6. 5 out of 5

    Christoph Fischer

    "Kvetch: One Bitch of a Life" by Greta Beigel is an impressive and insightful memoir. Born into a Jewish family in the poorer parts of apartheid Johannesburg little Greta's talent for the piano is used by her mother to compensate for other riches. Her emotional, professional and amorous development is well portrayed, with humour and sadness, reflection and anger. There are some shocking revelations, such as incestuous molestation and other personal tragedies but there is also a lot to laugh and sm "Kvetch: One Bitch of a Life" by Greta Beigel is an impressive and insightful memoir. Born into a Jewish family in the poorer parts of apartheid Johannesburg little Greta's talent for the piano is used by her mother to compensate for other riches. Her emotional, professional and amorous development is well portrayed, with humour and sadness, reflection and anger. There are some shocking revelations, such as incestuous molestation and other personal tragedies but there is also a lot to laugh and smile about. I enjoyed the memoir for its insight into a world that I knew nothing of, the world of Jews in an apartheid-times South Africa and the life of a concert pianist. There is much to enjoy, a great memoir.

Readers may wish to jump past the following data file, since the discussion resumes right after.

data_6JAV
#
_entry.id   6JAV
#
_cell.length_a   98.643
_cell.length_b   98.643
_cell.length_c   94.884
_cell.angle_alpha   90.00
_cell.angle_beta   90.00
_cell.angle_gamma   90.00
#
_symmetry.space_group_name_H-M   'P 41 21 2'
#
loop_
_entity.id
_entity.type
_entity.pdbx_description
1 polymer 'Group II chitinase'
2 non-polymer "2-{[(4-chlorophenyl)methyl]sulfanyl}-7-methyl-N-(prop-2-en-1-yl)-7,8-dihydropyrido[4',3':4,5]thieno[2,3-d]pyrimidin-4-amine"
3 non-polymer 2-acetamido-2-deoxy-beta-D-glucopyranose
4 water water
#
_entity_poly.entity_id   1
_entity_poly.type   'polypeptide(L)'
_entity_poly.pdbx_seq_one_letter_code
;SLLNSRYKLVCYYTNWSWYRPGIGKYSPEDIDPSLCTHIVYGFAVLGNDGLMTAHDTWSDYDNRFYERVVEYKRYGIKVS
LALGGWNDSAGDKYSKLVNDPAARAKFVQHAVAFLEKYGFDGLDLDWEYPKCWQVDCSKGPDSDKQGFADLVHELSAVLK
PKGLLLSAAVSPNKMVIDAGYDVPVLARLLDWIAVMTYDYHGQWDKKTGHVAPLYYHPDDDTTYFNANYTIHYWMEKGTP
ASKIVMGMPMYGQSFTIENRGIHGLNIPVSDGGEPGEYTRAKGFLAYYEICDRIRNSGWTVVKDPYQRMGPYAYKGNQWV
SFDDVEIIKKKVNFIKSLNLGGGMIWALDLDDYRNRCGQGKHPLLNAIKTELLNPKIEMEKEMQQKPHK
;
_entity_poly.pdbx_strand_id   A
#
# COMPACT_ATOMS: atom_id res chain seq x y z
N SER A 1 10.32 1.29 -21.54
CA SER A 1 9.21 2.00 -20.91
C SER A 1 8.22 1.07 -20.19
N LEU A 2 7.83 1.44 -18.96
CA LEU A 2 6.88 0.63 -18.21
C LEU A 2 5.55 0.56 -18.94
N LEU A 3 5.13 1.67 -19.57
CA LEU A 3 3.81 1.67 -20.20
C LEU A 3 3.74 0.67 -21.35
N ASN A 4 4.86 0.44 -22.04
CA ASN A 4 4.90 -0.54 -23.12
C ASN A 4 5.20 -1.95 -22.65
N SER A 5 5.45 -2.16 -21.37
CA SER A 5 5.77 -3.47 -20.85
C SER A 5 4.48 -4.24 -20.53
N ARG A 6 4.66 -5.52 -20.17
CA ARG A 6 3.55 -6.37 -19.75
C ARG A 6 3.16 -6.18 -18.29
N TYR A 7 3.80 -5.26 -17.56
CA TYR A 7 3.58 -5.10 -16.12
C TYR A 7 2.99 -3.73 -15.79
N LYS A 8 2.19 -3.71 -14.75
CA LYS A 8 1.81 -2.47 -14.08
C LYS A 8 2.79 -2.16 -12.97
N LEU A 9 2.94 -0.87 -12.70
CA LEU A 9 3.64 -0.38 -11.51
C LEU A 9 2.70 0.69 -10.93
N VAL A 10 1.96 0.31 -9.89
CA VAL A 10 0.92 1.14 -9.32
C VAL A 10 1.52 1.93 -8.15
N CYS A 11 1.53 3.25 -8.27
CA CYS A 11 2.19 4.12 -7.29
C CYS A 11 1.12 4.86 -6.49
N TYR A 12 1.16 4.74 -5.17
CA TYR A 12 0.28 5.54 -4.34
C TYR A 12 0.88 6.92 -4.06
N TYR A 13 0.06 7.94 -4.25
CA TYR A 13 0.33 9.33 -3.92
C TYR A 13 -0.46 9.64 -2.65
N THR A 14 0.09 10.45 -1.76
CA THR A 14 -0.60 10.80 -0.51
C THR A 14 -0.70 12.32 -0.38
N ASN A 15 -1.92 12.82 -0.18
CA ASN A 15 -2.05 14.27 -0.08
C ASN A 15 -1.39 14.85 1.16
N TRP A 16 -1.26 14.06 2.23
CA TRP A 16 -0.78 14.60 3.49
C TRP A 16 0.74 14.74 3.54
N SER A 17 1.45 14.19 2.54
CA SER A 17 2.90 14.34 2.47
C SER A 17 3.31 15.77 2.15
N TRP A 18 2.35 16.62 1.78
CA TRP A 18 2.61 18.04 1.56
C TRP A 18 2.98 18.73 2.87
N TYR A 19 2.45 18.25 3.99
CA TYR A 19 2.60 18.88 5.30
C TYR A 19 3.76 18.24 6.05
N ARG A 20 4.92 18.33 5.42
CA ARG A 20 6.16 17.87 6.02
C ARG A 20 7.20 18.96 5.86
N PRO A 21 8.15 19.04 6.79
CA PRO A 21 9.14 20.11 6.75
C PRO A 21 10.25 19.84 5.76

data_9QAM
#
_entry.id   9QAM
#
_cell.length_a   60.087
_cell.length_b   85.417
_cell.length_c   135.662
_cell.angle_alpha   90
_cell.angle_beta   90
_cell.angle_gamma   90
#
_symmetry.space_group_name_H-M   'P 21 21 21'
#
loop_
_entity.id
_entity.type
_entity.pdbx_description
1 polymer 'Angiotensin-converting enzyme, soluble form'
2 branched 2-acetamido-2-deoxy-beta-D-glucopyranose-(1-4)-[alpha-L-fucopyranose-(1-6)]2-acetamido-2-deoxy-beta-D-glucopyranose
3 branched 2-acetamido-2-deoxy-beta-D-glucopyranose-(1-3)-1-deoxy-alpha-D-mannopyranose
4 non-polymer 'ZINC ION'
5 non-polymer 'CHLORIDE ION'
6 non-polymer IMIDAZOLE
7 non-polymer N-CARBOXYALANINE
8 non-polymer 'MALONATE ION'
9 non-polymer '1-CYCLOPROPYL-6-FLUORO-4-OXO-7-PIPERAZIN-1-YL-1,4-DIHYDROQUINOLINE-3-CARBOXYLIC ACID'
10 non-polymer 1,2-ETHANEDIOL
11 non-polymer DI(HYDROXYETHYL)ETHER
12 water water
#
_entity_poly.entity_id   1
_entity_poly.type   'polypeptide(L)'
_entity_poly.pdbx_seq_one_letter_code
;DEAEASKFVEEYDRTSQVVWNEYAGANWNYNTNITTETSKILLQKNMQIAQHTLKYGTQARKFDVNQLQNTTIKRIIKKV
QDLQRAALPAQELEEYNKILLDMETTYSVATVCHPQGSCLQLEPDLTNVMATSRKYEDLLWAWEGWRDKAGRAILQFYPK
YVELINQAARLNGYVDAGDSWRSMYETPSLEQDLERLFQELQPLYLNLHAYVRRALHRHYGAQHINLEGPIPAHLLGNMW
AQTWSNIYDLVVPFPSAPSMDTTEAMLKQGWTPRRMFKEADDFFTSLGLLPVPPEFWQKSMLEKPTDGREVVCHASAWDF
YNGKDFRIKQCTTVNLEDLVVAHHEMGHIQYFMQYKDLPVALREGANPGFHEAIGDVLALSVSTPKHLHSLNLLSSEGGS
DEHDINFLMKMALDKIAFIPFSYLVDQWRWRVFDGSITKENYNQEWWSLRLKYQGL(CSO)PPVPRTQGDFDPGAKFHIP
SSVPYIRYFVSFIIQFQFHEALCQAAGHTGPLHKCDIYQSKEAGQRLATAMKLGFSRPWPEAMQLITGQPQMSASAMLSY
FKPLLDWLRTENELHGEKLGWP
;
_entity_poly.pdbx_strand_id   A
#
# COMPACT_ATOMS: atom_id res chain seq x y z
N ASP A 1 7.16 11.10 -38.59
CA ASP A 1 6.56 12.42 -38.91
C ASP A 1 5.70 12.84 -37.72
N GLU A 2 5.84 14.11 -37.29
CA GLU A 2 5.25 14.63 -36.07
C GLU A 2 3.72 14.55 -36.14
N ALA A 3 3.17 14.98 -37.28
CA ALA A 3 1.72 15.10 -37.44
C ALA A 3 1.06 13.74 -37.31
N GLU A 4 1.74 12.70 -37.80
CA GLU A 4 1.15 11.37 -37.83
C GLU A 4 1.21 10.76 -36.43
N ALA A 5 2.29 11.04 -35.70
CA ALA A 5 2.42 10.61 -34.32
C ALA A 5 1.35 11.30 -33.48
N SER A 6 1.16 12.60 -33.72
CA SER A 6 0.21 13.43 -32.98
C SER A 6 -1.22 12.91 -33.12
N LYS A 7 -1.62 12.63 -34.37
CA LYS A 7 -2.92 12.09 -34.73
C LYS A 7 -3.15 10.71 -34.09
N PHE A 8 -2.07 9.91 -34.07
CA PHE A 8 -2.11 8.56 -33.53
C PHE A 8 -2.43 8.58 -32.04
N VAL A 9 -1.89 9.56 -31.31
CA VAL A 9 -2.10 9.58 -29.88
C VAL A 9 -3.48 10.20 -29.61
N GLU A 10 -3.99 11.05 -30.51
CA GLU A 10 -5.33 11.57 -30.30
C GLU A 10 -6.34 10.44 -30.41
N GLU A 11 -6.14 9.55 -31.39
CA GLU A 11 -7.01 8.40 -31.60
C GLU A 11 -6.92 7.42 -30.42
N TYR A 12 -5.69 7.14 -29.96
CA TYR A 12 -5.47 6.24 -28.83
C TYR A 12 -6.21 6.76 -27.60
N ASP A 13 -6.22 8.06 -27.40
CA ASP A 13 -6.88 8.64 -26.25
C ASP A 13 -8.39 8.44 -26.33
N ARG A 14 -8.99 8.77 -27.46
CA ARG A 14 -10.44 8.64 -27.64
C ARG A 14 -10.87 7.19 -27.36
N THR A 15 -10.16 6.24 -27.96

7. 4 out of 5

    Alison

    kindle 123

  8. 4 out of 5

    Therese

    $0.0

  9. 4 out of 5

    Omar

    I read it in one sitting, it fascinated me that much. I learned about humanity and a bit about myself in the process.

  10. 5 out of 5

    Elizabeth

  11. 5 out of 5

    Marcia J. Klompus

  12. 4 out of 5

    Tena

  13. 5 out of 5

    Ellen Pilch

  14. 4 out of 5

    Diane Yri

  15. 5 out of 5

    Whitney Joy

  16. 5 out of 5

    Dawn

  17. 5 out of 5

    Alison Miller

  18. 5 out of 5

    Diana Look

  19. 5 out of 5

    Daniel Vojta

  20. 4 out of 5

    Nina Scolnik

  21. 4 out of 5

    Daniel Vojta

  22. 5 out of 5

    Jan

  23. 4 out of 5

    Michelle

  24. 5 out of 5

    Reading Reindeer

  25. 4 out of 5

    Nicki

  26. 4 out of 5

    Matt

  27. 4 out of 5

    Cheryl

  28. 5 out of 5

    Greta Beigel

  29. 5 out of 5

    Sheila

  30. 4 out of 5

    Avis Black

  31. 5 out of 5

    Jo Upton

  32. 4 out of 5

    Jessica

  33. 5 out of 5

    Diana Cruze

  34. 4 out of 5

    Elizabeth

  35. 5 out of 5

    Hope Dee

  36. 5 out of 5

    Scott Cripps

  37. 4 out of 5

    Emily Wilkinson

  38. 4 out of 5

    Kevin Weir